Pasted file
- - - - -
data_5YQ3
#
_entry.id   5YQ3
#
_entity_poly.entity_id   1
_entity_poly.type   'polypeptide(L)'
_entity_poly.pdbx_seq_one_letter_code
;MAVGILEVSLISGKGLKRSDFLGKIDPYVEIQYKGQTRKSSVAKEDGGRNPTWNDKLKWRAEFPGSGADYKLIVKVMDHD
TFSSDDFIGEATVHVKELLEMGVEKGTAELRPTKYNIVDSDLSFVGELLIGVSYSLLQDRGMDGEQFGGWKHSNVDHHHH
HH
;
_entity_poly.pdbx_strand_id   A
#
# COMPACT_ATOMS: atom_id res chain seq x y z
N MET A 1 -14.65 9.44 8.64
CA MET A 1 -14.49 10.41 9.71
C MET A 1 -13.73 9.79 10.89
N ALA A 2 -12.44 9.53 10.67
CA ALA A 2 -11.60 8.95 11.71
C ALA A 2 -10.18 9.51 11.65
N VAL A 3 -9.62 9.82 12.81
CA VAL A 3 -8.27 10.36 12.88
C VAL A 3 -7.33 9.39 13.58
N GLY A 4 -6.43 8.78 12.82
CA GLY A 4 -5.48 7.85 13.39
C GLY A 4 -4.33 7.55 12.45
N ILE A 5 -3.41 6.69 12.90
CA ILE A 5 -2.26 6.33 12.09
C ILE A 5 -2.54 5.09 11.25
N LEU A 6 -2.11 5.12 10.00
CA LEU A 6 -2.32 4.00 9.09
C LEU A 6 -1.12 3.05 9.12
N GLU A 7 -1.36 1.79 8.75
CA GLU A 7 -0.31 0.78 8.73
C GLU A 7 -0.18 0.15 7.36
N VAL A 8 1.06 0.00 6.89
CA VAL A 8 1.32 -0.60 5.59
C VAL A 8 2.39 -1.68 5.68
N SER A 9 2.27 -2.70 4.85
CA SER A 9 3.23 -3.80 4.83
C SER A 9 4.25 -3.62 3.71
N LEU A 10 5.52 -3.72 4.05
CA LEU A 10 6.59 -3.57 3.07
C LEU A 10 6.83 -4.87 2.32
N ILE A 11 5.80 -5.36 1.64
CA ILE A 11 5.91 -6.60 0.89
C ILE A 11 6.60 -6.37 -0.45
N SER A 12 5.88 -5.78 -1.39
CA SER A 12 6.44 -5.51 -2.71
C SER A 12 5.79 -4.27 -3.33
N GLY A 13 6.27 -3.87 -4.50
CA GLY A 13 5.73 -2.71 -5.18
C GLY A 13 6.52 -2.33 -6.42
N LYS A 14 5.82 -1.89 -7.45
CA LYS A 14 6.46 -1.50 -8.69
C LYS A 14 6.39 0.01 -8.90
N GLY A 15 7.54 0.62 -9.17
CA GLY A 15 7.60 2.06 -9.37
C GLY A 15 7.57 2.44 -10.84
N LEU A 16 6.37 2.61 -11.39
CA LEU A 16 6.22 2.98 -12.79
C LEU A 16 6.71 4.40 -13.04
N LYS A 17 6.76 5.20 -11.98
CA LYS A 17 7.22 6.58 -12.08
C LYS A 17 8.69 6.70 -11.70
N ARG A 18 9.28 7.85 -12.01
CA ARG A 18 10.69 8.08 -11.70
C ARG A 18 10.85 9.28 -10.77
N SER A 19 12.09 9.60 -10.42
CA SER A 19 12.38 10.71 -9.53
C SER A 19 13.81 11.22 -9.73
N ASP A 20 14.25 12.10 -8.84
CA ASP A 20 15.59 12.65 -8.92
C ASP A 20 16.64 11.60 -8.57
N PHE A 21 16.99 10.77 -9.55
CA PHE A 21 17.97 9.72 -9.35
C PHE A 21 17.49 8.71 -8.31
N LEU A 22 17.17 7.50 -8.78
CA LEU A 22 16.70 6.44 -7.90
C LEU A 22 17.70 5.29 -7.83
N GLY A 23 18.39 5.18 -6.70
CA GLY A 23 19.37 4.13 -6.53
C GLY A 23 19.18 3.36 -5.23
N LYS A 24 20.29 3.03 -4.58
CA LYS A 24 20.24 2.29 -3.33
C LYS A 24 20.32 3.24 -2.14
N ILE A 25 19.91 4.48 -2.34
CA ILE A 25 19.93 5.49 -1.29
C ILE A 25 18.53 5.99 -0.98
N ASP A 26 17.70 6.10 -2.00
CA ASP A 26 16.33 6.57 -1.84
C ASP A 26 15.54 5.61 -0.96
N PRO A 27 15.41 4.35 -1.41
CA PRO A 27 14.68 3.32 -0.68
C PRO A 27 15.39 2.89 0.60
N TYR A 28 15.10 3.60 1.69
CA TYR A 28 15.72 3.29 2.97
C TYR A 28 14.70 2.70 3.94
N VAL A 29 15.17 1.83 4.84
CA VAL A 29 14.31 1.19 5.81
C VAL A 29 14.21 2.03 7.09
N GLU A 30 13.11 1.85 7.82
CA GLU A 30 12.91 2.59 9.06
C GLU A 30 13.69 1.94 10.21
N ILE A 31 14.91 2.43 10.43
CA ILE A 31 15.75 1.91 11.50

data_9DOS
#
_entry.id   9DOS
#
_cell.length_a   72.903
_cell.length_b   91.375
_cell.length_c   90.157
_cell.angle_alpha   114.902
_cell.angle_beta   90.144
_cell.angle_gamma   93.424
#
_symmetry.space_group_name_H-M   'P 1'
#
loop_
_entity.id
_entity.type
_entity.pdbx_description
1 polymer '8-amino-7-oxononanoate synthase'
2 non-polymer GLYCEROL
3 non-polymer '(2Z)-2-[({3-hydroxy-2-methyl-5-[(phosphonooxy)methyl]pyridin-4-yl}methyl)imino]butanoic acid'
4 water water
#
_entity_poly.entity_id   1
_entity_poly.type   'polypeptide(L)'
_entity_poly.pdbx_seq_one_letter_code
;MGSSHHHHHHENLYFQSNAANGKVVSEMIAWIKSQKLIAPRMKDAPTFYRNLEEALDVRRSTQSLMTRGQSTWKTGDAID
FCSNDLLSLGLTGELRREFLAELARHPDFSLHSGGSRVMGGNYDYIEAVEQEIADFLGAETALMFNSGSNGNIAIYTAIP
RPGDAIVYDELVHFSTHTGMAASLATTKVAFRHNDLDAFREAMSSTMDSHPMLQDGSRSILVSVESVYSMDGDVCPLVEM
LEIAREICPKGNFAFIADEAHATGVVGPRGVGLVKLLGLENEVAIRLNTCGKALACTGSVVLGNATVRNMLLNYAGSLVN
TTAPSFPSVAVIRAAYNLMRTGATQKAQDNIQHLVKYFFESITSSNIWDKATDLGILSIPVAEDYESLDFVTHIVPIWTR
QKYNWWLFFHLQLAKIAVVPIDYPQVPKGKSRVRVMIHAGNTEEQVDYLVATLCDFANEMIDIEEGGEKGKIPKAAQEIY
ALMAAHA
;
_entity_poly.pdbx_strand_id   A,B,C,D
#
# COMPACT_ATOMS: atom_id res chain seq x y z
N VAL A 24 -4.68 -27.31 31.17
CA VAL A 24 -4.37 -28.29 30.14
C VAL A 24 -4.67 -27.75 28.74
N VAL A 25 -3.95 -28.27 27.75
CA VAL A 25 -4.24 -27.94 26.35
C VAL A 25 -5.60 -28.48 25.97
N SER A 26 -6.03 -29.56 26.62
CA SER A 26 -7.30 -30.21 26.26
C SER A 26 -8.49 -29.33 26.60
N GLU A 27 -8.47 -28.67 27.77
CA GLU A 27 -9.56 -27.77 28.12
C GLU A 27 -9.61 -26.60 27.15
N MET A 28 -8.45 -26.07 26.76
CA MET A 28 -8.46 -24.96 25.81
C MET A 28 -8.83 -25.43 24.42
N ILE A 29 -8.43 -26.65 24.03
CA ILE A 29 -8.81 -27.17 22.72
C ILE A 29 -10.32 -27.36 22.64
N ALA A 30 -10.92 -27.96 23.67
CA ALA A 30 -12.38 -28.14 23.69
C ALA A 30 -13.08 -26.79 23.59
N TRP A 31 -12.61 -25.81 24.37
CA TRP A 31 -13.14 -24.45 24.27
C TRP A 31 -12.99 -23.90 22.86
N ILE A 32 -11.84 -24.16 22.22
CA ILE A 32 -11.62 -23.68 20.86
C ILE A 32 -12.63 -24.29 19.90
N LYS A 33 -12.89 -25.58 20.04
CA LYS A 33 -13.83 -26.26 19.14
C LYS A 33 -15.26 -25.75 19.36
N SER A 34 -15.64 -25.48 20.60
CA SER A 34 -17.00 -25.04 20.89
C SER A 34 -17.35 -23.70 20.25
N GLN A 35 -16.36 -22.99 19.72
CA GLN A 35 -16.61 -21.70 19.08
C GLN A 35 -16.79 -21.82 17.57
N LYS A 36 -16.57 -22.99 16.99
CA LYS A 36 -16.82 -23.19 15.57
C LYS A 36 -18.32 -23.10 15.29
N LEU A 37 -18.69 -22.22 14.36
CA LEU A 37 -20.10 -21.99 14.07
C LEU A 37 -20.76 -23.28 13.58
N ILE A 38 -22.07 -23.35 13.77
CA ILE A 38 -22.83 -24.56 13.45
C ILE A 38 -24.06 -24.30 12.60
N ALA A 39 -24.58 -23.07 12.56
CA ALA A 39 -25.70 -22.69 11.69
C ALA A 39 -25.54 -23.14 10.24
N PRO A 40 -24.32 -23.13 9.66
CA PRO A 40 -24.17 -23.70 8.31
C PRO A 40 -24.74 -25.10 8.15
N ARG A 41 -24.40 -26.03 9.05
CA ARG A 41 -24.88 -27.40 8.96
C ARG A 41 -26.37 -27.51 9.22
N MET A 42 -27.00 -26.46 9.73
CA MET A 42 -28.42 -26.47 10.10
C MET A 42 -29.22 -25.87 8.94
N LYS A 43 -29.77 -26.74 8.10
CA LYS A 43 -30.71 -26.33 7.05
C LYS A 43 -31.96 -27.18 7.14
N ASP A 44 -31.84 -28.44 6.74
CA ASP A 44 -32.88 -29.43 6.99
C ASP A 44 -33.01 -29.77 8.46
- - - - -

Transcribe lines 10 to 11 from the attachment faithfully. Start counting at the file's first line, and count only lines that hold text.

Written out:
HH
;